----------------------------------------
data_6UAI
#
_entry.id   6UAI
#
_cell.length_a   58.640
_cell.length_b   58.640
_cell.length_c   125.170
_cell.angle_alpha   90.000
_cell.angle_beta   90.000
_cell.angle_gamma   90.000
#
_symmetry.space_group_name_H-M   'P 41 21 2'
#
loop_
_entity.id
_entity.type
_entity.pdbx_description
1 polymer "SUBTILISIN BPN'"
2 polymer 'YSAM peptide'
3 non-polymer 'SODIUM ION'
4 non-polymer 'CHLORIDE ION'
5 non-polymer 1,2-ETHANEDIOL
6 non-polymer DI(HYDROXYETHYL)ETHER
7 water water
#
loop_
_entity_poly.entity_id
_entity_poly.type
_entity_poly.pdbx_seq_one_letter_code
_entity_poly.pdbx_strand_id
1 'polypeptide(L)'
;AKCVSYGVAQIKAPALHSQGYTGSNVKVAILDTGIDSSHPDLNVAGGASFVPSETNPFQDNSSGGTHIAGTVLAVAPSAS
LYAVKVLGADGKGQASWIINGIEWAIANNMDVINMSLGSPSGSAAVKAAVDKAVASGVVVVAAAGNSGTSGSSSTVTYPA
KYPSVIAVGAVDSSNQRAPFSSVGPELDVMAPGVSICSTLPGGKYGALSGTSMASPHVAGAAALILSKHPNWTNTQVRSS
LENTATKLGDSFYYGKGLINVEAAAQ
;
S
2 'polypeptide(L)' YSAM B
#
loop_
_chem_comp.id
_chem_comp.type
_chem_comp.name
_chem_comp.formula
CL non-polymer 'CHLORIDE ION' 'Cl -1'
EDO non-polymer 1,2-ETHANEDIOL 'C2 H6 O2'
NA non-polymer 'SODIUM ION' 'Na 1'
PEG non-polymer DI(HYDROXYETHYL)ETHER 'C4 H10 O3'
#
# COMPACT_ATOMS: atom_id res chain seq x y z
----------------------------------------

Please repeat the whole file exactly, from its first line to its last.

data_6UAI
#
_entry.id   6UAI
#
_cell.length_a   58.640
_cell.length_b   58.640
_cell.length_c   125.170
_cell.angle_alpha   90.000
_cell.angle_beta   90.000
_cell.angle_gamma   90.000
#
_symmetry.space_group_name_H-M   'P 41 21 2'
#
loop_
_entity.id
_entity.type
_entity.pdbx_description
1 polymer "SUBTILISIN BPN'"
2 polymer 'YSAM peptide'
3 non-polymer 'SODIUM ION'
4 non-polymer 'CHLORIDE ION'
5 non-polymer 1,2-ETHANEDIOL
6 non-polymer DI(HYDROXYETHYL)ETHER
7 water water
#
loop_
_entity_poly.entity_id
_entity_poly.type
_entity_poly.pdbx_seq_one_letter_code
_entity_poly.pdbx_strand_id
1 'polypeptide(L)'
;AKCVSYGVAQIKAPALHSQGYTGSNVKVAILDTGIDSSHPDLNVAGGASFVPSETNPFQDNSSGGTHIAGTVLAVAPSAS
LYAVKVLGADGKGQASWIINGIEWAIANNMDVINMSLGSPSGSAAVKAAVDKAVASGVVVVAAAGNSGTSGSSSTVTYPA
KYPSVIAVGAVDSSNQRAPFSSVGPELDVMAPGVSICSTLPGGKYGALSGTSMASPHVAGAAALILSKHPNWTNTQVRSS
LENTATKLGDSFYYGKGLINVEAAAQ
;
S
2 'polypeptide(L)' YSAM B
#
loop_
_chem_comp.id
_chem_comp.type
_chem_comp.name
_chem_comp.formula
CL non-polymer 'CHLORIDE ION' 'Cl -1'
EDO non-polymer 1,2-ETHANEDIOL 'C2 H6 O2'
NA non-polymer 'SODIUM ION' 'Na 1'
PEG non-polymer DI(HYDROXYETHYL)ETHER 'C4 H10 O3'
#
# COMPACT_ATOMS: atom_id res chain seq x y z